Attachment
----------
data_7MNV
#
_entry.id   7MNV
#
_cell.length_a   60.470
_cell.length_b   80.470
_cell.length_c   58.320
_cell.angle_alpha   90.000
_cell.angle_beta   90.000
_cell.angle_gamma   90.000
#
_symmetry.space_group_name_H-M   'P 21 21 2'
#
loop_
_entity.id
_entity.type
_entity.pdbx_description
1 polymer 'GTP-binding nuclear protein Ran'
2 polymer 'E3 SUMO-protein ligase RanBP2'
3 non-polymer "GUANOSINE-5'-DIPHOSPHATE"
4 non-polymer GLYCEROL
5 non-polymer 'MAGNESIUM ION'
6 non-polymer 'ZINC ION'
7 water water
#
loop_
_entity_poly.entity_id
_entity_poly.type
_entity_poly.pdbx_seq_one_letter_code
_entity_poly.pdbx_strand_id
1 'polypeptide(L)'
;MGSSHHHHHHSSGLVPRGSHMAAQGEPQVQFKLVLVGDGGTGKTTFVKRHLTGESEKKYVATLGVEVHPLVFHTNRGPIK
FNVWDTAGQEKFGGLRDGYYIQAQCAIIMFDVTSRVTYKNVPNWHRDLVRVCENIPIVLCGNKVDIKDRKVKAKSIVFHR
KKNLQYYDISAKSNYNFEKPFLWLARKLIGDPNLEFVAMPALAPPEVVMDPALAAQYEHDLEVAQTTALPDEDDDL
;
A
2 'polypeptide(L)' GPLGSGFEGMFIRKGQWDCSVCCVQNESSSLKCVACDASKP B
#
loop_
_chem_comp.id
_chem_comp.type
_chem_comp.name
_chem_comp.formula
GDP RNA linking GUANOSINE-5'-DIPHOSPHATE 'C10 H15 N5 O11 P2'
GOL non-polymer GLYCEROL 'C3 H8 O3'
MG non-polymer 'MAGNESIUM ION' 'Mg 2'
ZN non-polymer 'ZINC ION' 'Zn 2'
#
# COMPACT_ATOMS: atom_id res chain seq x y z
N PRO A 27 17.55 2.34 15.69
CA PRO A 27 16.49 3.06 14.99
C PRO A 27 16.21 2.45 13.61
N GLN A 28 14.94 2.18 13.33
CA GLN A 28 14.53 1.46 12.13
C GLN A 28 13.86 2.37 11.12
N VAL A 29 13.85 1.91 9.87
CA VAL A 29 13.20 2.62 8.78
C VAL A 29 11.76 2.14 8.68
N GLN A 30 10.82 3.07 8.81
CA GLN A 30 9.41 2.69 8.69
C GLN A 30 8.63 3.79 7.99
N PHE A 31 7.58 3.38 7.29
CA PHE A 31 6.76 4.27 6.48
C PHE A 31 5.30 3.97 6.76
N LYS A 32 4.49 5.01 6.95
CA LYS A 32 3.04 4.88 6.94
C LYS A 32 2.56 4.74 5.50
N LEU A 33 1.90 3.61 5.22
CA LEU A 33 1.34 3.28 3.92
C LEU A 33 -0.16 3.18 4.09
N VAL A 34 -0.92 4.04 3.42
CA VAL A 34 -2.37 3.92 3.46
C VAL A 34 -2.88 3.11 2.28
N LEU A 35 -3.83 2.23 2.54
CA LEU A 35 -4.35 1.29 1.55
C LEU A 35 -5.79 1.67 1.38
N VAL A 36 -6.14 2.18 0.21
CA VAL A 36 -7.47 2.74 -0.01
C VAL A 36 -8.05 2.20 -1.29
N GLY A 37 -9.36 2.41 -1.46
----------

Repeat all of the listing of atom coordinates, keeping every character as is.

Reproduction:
data_7MNV
#
_entry.id   7MNV
#
_cell.length_a   60.470
_cell.length_b   80.470
_cell.length_c   58.320
_cell.angle_alpha   90.000
_cell.angle_beta   90.000
_cell.angle_gamma   90.000
#
_symmetry.space_group_name_H-M   'P 21 21 2'
#
loop_
_entity.id
_entity.type
_entity.pdbx_description
1 polymer 'GTP-binding nuclear protein Ran'
2 polymer 'E3 SUMO-protein ligase RanBP2'
3 non-polymer "GUANOSINE-5'-DIPHOSPHATE"
4 non-polymer GLYCEROL
5 non-polymer 'MAGNESIUM ION'
6 non-polymer 'ZINC ION'
7 water water
#
loop_
_entity_poly.entity_id
_entity_poly.type
_entity_poly.pdbx_seq_one_letter_code
_entity_poly.pdbx_strand_id
1 'polypeptide(L)'
;MGSSHHHHHHSSGLVPRGSHMAAQGEPQVQFKLVLVGDGGTGKTTFVKRHLTGESEKKYVATLGVEVHPLVFHTNRGPIK
FNVWDTAGQEKFGGLRDGYYIQAQCAIIMFDVTSRVTYKNVPNWHRDLVRVCENIPIVLCGNKVDIKDRKVKAKSIVFHR
KKNLQYYDISAKSNYNFEKPFLWLARKLIGDPNLEFVAMPALAPPEVVMDPALAAQYEHDLEVAQTTALPDEDDDL
;
A
2 'polypeptide(L)' GPLGSGFEGMFIRKGQWDCSVCCVQNESSSLKCVACDASKP B
#
loop_
_chem_comp.id
_chem_comp.type
_chem_comp.name
_chem_comp.formula
GDP RNA linking GUANOSINE-5'-DIPHOSPHATE 'C10 H15 N5 O11 P2'
GOL non-polymer GLYCEROL 'C3 H8 O3'
MG non-polymer 'MAGNESIUM ION' 'Mg 2'
ZN non-polymer 'ZINC ION' 'Zn 2'
#
# COMPACT_ATOMS: atom_id res chain seq x y z
N PRO A 27 17.55 2.34 15.69
CA PRO A 27 16.49 3.06 14.99
C PRO A 27 16.21 2.45 13.61
N GLN A 28 14.94 2.18 13.33
CA GLN A 28 14.53 1.46 12.13
C GLN A 28 13.86 2.37 11.12
N VAL A 29 13.85 1.91 9.87
CA VAL A 29 13.20 2.62 8.78
C VAL A 29 11.76 2.14 8.68
N GLN A 30 10.82 3.07 8.81
CA GLN A 30 9.41 2.69 8.69
C GLN A 30 8.63 3.79 7.99
N PHE A 31 7.58 3.38 7.29
CA PHE A 31 6.76 4.27 6.48
C PHE A 31 5.30 3.97 6.76
N LYS A 32 4.49 5.01 6.95
CA LYS A 32 3.04 4.88 6.94
C LYS A 32 2.56 4.74 5.50
N LEU A 33 1.90 3.61 5.22
CA LEU A 33 1.34 3.28 3.92
C LEU A 33 -0.16 3.18 4.09
N VAL A 34 -0.92 4.04 3.42
CA VAL A 34 -2.37 3.92 3.46
C VAL A 34 -2.88 3.11 2.28
N LEU A 35 -3.83 2.23 2.54
CA LEU A 35 -4.35 1.29 1.55
C LEU A 35 -5.79 1.67 1.38
N VAL A 36 -6.14 2.18 0.21
CA VAL A 36 -7.47 2.74 -0.01
C VAL A 36 -8.05 2.20 -1.29
N GLY A 37 -9.36 2.41 -1.46